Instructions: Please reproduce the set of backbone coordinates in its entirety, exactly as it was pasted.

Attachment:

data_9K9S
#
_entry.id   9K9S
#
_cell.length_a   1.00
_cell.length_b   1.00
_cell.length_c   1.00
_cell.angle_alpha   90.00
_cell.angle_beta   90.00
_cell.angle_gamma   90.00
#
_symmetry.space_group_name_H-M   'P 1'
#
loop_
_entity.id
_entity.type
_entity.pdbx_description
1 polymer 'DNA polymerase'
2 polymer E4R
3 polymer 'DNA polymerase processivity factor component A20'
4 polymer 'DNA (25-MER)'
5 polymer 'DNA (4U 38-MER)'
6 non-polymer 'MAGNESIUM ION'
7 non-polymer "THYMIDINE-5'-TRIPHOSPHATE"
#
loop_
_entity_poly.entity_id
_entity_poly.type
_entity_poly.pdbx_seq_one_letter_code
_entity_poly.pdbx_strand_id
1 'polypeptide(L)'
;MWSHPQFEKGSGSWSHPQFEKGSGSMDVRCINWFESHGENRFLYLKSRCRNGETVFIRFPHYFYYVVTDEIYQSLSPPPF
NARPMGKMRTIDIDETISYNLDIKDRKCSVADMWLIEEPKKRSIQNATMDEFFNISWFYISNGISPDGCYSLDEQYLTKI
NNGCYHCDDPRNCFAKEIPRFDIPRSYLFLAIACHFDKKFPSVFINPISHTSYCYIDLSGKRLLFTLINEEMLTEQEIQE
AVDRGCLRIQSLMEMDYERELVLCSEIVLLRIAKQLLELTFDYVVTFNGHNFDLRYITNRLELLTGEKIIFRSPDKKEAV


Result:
data_9K9S
#
_entry.id   9K9S
#
_cell.length_a   1.00
_cell.length_b   1.00
_cell.length_c   1.00
_cell.angle_alpha   90.00
_cell.angle_beta   90.00
_cell.angle_gamma   90.00
#
_symmetry.space_group_name_H-M   'P 1'
#
loop_
_entity.id
_entity.type
_entity.pdbx_description
1 polymer 'DNA polymerase'
2 polymer E4R
3 polymer 'DNA polymerase processivity factor component A20'
4 polymer 'DNA (25-MER)'
5 polymer 'DNA (4U 38-MER)'
6 non-polymer 'MAGNESIUM ION'
7 non-polymer "THYMIDINE-5'-TRIPHOSPHATE"
#
loop_
_entity_poly.entity_id
_entity_poly.type
_entity_poly.pdbx_seq_one_letter_code
_entity_poly.pdbx_strand_id
1 'polypeptide(L)'
;MWSHPQFEKGSGSWSHPQFEKGSGSMDVRCINWFESHGENRFLYLKSRCRNGETVFIRFPHYFYYVVTDEIYQSLSPPPF
NARPMGKMRTIDIDETISYNLDIKDRKCSVADMWLIEEPKKRSIQNATMDEFFNISWFYISNGISPDGCYSLDEQYLTKI
NNGCYHCDDPRNCFAKEIPRFDIPRSYLFLAIACHFDKKFPSVFINPISHTSYCYIDLSGKRLLFTLINEEMLTEQEIQE
AVDRGCLRIQSLMEMDYERELVLCSEIVLLRIAKQLLELTFDYVVTFNGHNFDLRYITNRLELLTGEKIIFRSPDKKEAV